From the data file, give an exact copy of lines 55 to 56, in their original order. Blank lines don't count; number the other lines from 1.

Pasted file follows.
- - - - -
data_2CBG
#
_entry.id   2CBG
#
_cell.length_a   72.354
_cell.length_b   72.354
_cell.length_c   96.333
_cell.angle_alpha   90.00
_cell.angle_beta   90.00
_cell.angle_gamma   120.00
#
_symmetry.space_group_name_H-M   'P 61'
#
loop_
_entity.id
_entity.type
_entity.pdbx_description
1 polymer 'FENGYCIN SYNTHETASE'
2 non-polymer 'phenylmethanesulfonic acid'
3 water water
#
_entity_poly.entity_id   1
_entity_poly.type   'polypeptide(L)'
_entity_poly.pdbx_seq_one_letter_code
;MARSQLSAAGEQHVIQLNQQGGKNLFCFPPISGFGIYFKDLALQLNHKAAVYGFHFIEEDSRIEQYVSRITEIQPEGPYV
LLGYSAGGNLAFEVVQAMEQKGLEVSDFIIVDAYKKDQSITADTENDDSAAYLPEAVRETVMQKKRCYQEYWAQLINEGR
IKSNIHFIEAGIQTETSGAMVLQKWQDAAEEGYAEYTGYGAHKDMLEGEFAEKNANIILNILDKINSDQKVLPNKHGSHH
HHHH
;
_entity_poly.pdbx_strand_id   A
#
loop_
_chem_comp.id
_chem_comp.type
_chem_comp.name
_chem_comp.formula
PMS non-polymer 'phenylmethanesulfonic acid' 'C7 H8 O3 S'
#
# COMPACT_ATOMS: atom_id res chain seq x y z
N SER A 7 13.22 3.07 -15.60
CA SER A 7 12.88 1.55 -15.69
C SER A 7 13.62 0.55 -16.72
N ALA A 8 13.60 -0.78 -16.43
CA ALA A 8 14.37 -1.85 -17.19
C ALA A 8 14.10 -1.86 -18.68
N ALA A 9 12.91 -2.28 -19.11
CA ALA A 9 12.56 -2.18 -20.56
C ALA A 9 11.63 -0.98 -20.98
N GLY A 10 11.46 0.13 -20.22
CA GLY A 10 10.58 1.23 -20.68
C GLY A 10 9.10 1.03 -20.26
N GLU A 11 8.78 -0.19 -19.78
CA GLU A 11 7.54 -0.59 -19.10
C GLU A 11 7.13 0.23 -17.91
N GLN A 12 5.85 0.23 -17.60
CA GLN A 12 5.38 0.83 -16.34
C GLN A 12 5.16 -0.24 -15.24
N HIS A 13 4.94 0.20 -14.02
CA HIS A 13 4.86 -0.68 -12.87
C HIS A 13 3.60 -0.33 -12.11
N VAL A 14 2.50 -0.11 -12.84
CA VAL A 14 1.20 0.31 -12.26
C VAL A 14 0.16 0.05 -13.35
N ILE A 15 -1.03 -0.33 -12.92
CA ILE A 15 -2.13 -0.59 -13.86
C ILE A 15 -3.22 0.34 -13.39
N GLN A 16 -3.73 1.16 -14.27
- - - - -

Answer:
N GLN A 12 5.85 0.23 -17.60
CA GLN A 12 5.38 0.83 -16.34